The wind traders: Speculators and Frauds in Northern Europe, 1650-1720

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Abstract

It is curious how often margins and centers intersect, a physical impossibility that is readily apparent in the economic world of the late seventeenth and early eighteenth centuries. Any study of this period of economic history remains unsatisfactory unless it considers the celestial orb of high finance and the crepuscular realm of fishy deals and shady traders. Although the extent to which the two coincided may seem surprising, the overlap characterized the fluid economies of the time, as the career of the Scottish monetary reformer John Law amply demonstrates. Honest brokers and disreputable ones worked cheek by jowl, frequently employed identical economic practices, and often collaborated. In this milieu, speculation could seem very much like fraud, and credit often rested on questionable grounds. Yet both credit and speculation greased the flying wheels of commerce. Those who lived dangerously by speculating or by dealing fast and loose in the burgeoning money markets of pacemaker economies like Amsterdam,Antwerp, and Hamburg, ran the risk of bankruptcy. But not only frauds and speculators went bust; so, too, did reputable firms and prudent businessmen.Moreover, if contemporaries jumped to criticize the dubious economic practices that paved the road to ruin, they just as quickly saw in them threats to the republican heritage these polities shared.While this republicanism remained ill defined (it was certainly not a coherent or well-articulated political philosophy), it proved a useful rhetorical device for defining a particular place in the world. By it the good burghers of Amsterdam, Antwerp, and Hamburg meant something more than a vague concept of res publica (in the broad sense of "commonwealth," "public affairs," or "public property"). Such republicanism, as Jonathan Israel has persuasively argued, was "plainly not the ideology of a rural elite, aspiring to dominate a national parliament, but rather of city burghers whose interests were commercial and non-agrarian." It only superficially resembled the "Atlantic" (or rather Anglo-Saxon) republicanism that J.G.A. Pocock and others have described and "which is far and way the leading and presiding tradition in post-Renaissance western republicanism as a whole."1.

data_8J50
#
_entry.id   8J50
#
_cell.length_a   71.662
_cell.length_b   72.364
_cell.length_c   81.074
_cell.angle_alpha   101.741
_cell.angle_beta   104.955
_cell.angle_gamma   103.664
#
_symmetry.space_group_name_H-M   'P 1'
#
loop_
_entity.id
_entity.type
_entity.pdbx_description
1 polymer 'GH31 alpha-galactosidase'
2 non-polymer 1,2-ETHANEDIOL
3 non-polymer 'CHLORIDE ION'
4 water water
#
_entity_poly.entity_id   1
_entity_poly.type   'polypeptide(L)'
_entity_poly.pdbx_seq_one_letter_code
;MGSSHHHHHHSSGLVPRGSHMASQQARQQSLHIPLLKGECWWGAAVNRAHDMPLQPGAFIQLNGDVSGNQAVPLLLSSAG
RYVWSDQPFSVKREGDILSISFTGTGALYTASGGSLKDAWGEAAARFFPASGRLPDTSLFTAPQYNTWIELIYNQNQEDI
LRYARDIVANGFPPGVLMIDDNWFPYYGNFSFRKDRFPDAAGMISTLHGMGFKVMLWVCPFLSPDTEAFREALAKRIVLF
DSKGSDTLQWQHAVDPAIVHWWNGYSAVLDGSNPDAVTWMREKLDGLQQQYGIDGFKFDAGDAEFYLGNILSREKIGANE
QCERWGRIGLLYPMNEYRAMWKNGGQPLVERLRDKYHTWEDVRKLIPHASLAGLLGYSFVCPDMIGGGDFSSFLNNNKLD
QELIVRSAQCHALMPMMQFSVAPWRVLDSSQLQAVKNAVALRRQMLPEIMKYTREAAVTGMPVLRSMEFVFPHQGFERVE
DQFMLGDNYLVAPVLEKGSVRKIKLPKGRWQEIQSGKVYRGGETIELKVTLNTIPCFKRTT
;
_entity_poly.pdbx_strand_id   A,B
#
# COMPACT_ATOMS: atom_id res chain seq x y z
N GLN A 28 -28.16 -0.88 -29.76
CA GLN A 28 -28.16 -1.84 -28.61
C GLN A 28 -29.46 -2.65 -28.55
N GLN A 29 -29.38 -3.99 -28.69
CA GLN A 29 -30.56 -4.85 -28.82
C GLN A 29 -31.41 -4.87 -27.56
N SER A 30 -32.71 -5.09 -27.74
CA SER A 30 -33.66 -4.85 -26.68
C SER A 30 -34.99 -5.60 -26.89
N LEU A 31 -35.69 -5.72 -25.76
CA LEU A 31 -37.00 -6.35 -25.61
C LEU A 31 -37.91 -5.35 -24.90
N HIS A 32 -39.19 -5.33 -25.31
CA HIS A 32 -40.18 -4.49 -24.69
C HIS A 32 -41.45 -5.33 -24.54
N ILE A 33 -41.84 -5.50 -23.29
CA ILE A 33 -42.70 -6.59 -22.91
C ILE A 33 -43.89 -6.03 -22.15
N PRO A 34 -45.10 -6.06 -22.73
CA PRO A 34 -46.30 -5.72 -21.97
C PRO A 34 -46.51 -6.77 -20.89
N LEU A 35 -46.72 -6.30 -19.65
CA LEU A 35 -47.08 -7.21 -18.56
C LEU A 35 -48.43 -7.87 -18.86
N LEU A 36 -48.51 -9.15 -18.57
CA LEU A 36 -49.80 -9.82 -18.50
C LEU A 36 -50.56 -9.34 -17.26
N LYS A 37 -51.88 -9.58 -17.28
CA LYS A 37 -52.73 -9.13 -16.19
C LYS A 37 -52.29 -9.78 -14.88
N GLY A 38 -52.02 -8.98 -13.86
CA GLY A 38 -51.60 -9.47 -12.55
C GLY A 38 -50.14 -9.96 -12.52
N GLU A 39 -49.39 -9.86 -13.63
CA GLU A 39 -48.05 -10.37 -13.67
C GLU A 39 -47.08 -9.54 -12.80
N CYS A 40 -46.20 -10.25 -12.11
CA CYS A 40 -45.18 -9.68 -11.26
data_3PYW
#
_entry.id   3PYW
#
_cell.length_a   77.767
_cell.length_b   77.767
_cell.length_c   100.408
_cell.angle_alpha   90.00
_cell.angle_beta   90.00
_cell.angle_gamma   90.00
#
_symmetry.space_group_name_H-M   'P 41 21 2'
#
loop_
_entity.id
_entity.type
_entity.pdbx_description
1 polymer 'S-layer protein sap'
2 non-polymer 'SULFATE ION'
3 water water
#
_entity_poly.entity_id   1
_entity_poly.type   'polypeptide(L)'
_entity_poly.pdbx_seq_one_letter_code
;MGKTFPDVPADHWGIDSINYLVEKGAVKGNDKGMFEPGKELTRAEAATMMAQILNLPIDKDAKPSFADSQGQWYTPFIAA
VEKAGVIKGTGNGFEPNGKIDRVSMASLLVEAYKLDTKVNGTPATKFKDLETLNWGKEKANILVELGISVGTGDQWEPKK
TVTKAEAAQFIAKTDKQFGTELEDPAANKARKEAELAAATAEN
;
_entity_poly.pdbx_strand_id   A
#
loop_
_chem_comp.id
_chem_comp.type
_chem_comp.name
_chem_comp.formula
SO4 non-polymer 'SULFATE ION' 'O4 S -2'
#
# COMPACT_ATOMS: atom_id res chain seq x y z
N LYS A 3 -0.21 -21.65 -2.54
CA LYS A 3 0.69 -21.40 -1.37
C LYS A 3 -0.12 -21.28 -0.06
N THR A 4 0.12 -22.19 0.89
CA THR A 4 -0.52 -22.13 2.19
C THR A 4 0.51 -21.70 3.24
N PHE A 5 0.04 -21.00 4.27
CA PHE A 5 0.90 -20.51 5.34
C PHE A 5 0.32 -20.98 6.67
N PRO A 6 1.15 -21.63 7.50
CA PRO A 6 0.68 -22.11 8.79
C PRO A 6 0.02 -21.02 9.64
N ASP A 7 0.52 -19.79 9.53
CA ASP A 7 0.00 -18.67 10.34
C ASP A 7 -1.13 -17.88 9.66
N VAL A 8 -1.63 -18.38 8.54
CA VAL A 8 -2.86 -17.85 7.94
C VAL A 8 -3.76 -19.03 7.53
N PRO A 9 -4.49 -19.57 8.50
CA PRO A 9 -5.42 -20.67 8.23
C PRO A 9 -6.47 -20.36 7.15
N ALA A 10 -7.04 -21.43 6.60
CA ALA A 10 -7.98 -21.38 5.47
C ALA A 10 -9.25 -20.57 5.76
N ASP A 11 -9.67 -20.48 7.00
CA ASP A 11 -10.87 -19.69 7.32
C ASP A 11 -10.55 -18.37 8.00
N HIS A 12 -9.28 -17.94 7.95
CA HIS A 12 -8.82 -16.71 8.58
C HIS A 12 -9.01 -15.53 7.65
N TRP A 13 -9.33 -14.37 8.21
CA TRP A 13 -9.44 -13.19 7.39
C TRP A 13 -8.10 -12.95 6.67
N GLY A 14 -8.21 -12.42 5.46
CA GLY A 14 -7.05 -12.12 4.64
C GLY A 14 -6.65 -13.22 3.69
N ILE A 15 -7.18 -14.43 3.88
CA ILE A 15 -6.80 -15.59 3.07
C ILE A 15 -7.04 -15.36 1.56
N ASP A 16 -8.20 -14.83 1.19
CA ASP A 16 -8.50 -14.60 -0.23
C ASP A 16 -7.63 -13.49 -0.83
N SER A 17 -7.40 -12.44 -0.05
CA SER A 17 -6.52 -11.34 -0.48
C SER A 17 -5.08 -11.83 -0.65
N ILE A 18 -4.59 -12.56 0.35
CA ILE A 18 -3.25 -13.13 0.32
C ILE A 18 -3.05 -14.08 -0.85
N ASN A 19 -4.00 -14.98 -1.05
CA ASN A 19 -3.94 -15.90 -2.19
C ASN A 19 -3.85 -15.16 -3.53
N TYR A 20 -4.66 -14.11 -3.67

Original languageEnglish (US)
Title of host publicationLiving Dangerously
Subtitle of host publicationOn the Margins in Medieval and Early Modern Europe
PublisherUniversity of Notre Dame Press
Pages137-166
Number of pages30
ISBN (Print)0268030820, 9780268030827
StatePublished - Dec 1 2007

ASJC Scopus subject areas

  • Arts and Humanities(all)

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    Lindemann, M. (2007). The wind traders: Speculators and Frauds in Northern Europe, 1650-1720. In Living Dangerously: On the Margins in Medieval and Early Modern Europe (pp. 137-166). University of Notre Dame Press.